It’s hard to say just how long french fried onion rings have been on restaurant menus. But it’s likely that they were served at the Grove Park Inn, in Asheville NC, shortly after it opened in 1913. A few years later politician William Jennings Bryan’s recipe for them appeared in a Boston newspaper in which he said that the inn was the first place he – a frequent traveler – had ever encountered them.
Women had been preparing them in their homes before that. A recipe appeared in Women’s Home Companion in 1905, but I’m sure they were known earlier.
Bryan’s recollection as well as the 1905 recipe settle the question of whether french fried onion rings were the 1920s invention of a Pig Stand in Texas as frequently claimed on the internet. They were not.
In the 1930s onion rings became more common in restaurants, probably aided by improvements in cooking oil (though many used lard) and deep fryers. Then, and for several decades later, they were usually featured as an accompaniment to a steak. In the heart of the Depression Schrafft’s advertized its Sizzling Steak Combination, saying, “With it you get generous helpings of French fried potatoes, onion rings or a fresh vegetable, a green salad, and a pot of Schrafft’s coffee, $1.50.” It ended with the tagline, “A Man’s Meal.”
They were often specifically marketed to men. Whether women shied away from them because of fear of breath contamination or some other stigma is unclear. Or maybe they enjoyed them just as much as men did, but were less likely to order steak because of price.
Despite the fact that men liked onion rings, onions in general carried a stigma. At various times in the last century they were characterized as “ordinary and even common,” as breath contaminators, and as food that restaurant kitchen workers did not like to handle. A 1966 handbook recommended that restaurant operators drawing up menus “shun” onions, along with lamb kidneys, pig’s knuckles, parsnips, turnips, and rutabagas. In 1969 a Gallup Poll found that potatoes were Americans’ favorite vegetables, followed by green beans, asparagus, corn, and tomatoes. French fried onions were ranked as slightly more popular than broccoli, lima beans, and peas.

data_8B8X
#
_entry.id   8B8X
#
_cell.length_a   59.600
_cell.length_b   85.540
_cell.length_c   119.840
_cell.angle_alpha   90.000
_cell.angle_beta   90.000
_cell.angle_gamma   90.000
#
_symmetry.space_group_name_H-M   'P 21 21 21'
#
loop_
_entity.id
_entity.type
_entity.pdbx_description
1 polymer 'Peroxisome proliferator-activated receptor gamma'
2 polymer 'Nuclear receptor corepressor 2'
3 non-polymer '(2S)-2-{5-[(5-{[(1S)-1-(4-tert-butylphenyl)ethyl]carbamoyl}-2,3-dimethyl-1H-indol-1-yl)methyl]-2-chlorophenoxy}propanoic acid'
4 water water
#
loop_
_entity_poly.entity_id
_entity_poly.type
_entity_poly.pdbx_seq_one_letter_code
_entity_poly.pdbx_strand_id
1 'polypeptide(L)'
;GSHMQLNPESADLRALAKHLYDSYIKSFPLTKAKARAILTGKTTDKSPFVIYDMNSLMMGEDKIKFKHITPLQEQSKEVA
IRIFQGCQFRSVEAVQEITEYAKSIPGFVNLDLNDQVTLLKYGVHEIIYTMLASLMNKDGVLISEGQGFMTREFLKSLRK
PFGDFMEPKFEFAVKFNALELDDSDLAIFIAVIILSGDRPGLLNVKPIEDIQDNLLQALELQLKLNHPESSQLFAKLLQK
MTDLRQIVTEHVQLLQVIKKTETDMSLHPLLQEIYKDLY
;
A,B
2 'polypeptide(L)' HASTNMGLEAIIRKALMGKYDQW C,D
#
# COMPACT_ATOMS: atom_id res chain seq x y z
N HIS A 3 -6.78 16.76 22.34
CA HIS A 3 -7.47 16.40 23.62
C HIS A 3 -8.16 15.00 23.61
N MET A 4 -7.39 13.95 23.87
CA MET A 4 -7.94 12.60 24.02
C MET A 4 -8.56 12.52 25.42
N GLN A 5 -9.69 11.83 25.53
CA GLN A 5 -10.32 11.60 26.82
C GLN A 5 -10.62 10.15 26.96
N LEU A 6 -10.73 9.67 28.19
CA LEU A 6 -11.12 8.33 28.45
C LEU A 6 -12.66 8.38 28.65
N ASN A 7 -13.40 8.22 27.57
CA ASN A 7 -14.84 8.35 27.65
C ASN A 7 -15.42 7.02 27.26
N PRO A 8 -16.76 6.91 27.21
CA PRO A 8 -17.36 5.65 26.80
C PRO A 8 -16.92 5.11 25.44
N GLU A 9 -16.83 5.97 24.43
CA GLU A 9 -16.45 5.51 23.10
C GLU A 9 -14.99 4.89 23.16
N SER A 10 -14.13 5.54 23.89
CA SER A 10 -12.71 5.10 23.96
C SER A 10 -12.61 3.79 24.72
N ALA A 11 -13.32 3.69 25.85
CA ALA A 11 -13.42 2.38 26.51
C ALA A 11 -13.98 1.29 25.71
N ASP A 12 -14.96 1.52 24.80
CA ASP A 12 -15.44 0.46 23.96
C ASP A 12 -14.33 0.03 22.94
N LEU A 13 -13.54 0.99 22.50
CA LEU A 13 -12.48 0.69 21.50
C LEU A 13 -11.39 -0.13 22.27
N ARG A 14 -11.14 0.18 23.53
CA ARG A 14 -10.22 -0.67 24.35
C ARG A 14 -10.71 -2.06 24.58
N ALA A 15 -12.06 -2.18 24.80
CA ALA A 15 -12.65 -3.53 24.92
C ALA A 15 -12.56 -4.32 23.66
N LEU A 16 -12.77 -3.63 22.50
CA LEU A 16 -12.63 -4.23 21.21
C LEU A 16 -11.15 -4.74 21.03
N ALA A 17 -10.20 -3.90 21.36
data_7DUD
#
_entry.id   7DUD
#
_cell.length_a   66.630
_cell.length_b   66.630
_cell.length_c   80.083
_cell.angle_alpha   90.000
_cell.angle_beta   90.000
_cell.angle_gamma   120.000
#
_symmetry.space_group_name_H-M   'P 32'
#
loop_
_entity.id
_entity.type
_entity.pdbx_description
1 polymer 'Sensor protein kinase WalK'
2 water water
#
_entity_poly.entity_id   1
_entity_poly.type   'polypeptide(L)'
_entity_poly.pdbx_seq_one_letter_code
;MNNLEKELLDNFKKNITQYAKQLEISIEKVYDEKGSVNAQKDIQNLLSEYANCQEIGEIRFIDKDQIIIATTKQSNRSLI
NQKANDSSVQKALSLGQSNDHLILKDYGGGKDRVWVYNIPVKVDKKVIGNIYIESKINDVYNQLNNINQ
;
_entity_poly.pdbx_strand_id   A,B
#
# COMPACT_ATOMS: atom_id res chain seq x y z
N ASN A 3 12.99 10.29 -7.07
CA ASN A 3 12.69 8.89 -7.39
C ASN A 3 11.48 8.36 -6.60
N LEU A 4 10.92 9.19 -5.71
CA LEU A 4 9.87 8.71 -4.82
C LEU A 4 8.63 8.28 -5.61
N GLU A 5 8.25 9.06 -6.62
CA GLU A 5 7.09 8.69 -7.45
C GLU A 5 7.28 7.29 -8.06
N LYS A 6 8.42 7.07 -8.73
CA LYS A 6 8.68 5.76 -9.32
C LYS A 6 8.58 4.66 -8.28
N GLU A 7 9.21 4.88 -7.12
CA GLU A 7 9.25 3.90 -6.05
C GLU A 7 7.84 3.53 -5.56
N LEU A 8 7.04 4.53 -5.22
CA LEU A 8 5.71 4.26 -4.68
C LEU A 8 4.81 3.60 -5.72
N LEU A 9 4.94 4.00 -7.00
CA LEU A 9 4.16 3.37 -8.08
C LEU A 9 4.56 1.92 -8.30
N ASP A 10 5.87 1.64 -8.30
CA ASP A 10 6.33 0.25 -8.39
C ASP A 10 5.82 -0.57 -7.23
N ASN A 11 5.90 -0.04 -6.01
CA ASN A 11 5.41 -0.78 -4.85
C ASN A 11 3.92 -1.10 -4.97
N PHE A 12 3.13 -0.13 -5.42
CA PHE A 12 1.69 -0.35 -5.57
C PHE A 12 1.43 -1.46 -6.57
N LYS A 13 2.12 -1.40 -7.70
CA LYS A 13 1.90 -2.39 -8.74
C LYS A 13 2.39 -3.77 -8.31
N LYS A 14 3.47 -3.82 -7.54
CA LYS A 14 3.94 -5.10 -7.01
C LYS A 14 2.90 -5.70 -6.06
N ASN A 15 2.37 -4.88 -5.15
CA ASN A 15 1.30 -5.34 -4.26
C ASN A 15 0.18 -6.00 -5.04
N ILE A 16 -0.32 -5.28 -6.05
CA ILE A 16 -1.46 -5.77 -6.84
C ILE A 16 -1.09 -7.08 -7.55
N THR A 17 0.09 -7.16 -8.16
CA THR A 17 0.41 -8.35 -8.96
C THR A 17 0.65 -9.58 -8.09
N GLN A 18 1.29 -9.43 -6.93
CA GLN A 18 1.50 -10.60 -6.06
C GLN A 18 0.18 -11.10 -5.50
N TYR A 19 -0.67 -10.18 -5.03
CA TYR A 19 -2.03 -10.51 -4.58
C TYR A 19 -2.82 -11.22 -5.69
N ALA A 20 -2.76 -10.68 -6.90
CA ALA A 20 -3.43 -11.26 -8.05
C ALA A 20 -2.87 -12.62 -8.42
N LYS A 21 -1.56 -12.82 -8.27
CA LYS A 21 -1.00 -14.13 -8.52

Prejudices aside, onion rings grew more popular over time.
The arrival of pre-breaded frozen onion rings, which saved kitchen labor, was almost certainly part of their rising popularity. Their production began in the early 1950s when food companies contracted with fish processors who had learned the art of breading and freezing. Contra the Gallup poll, in 1969 one writer acknowledged that, after french fries, onion rings “must be the all time favorite accompaniment to hamburgers.”
Use of the ready-to-heat rings increased in the 1970s when fast food chains began to serve them. Some, such as those sold at Burger King, were made of ground onions that had been extruded through tubes in factories. Their uniform size and shape, suited for “portion control,” did not sit well with a restaurant reviewer in 1977. He complained that a Burger King in Seattle served onion rings that were “those pressed-onion jobs that come out all one size and lacking a great deal of onion taste.” What an ingrate! Didn’t he realize that extrusion meant he could count on always receiving the exact same number of grams of breading and ground onion as the next customer?
In 1978 McDonald’s began test-marketing their own version of deep fried onions, using chunks instead of rings and calling their “french fried chopped onion product” Onion Nuggets. But the nuggets didn’t make it past the test stage, reputedly because they got cold too quickly. Restaurant onion rings, in general, were often criticized for being served cold – as well as for being limp and greasy.
Overall, the historic trajectory of onion rings in restaurants seems to be:
- Beginning in the early 20th century primarily as a garnish or accompaniment to a steak
- Especially as onion prices rose, becoming a separately priced side order, often where hamburgers were popular such as drive-ins and fast food outlets.
- Ascending to the top of the menu — with inflated prices — as appetizers at dinner-house chains such as TGI Friday.
Though not ring-shaped, Outback Steakhouse’s “Bloomin’ Onion” may have propelled deep fried onions to their historic pinnacle both in terms of fat and calorie load as well as price.
© Jan Whitaker, 2021